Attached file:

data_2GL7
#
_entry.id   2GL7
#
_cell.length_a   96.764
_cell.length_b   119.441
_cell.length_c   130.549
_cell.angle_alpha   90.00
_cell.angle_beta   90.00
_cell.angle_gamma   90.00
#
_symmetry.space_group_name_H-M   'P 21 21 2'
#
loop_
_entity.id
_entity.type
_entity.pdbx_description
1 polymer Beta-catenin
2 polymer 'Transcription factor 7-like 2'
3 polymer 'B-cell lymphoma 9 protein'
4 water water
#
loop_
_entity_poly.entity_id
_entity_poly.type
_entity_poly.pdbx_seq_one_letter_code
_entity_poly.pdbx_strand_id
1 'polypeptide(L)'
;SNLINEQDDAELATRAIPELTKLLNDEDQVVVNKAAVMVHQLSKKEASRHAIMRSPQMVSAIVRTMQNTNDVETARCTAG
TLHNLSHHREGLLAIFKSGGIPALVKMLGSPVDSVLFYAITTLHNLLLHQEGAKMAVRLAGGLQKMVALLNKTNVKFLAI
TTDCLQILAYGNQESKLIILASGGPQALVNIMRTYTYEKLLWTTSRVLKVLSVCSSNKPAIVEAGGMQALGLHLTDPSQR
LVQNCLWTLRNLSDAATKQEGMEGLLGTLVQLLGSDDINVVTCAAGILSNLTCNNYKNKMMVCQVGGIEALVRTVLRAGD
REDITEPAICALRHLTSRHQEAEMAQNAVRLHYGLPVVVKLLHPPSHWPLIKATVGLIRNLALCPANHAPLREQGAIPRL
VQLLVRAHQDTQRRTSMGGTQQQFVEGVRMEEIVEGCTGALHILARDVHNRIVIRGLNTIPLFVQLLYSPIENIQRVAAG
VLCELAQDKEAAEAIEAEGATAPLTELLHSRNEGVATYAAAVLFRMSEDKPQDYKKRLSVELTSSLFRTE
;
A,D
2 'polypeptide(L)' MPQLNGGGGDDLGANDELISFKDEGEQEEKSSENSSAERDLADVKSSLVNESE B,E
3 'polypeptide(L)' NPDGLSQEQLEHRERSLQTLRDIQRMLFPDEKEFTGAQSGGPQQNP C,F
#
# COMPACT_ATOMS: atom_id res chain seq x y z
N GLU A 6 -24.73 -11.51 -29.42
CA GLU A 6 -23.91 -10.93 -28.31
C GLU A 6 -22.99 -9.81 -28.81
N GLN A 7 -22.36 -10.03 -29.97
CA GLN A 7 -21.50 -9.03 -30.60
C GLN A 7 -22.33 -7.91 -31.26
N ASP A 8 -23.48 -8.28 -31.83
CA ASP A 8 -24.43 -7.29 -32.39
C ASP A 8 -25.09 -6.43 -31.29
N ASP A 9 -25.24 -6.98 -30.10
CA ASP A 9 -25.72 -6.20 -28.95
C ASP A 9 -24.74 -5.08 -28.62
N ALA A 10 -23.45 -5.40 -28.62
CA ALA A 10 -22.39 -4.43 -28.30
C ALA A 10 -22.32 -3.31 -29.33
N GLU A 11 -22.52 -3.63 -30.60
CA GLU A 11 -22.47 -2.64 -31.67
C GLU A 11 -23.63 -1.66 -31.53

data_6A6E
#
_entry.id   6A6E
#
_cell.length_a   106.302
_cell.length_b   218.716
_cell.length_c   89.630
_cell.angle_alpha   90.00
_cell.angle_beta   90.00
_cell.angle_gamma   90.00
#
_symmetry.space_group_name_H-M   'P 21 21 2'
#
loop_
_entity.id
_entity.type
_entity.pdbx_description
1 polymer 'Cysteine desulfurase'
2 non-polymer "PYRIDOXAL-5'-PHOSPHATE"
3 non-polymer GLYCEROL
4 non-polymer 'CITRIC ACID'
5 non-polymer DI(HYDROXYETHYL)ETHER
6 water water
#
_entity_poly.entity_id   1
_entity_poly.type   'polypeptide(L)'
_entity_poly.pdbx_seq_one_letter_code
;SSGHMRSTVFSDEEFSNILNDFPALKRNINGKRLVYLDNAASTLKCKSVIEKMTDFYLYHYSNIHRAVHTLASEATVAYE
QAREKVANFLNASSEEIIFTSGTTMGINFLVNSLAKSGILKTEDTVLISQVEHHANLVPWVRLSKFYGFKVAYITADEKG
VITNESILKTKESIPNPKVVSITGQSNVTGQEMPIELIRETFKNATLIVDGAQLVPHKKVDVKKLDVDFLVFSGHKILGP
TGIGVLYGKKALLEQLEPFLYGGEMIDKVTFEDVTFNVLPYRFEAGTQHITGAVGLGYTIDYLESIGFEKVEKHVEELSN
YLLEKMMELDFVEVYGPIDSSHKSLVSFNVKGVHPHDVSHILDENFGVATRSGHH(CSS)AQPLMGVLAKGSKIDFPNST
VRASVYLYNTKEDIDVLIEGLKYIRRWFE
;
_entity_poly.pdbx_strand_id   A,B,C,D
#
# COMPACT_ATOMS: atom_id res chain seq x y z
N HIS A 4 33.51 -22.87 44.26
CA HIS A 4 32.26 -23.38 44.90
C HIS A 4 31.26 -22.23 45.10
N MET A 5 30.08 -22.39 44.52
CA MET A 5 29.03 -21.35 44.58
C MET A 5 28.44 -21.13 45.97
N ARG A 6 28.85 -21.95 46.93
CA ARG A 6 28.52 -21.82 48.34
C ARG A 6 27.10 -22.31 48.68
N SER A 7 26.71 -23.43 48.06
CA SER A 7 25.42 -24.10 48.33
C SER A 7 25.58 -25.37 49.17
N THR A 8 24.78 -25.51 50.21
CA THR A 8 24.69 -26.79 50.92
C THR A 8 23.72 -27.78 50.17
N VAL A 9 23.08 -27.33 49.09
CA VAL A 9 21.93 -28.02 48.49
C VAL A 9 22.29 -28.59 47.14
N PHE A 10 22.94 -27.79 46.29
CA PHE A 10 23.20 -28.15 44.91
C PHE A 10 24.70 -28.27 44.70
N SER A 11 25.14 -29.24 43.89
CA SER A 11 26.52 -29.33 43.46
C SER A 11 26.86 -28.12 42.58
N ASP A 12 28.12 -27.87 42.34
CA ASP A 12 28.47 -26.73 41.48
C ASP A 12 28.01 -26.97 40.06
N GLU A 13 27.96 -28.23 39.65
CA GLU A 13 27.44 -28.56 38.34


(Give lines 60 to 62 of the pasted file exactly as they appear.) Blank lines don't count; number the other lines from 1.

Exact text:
data_6A6E
#
_entry.id   6A6E